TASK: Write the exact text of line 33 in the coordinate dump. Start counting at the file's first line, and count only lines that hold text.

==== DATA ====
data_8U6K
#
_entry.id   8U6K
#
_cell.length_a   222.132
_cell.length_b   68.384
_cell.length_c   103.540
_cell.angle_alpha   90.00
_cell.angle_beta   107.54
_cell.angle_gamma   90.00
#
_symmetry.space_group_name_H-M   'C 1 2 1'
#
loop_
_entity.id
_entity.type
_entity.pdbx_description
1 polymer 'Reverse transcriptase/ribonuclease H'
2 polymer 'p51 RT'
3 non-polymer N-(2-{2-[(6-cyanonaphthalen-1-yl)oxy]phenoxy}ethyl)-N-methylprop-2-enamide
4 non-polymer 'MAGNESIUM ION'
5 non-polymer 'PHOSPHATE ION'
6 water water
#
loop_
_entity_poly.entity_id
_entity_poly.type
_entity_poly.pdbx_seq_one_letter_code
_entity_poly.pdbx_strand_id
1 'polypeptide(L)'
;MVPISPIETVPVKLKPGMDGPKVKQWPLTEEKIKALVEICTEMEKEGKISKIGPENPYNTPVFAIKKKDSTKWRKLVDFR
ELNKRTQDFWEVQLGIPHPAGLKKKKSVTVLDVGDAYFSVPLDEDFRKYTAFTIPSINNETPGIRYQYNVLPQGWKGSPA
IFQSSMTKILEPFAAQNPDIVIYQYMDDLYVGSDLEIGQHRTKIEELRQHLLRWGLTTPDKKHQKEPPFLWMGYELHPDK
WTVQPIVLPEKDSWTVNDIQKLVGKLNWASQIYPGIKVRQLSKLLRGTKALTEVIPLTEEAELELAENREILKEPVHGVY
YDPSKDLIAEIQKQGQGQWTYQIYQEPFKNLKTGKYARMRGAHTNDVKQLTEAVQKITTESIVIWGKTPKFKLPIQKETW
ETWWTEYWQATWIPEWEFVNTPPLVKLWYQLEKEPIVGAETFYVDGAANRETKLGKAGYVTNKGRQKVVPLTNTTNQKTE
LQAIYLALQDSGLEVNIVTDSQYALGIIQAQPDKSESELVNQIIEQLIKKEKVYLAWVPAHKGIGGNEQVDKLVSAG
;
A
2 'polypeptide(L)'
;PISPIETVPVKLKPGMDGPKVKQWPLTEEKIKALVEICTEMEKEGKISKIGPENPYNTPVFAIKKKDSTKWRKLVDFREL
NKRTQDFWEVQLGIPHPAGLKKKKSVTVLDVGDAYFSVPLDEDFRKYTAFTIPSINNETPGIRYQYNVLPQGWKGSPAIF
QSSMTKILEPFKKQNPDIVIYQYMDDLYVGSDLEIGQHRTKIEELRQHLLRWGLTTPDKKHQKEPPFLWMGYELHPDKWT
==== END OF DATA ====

IFQSSMTKILEPFAAQNPDIVIYQYMDDLYVGSDLEIGQHRTKIEELRQHLLRWGLTTPDKKHQKEPPFLWMGYELHPDK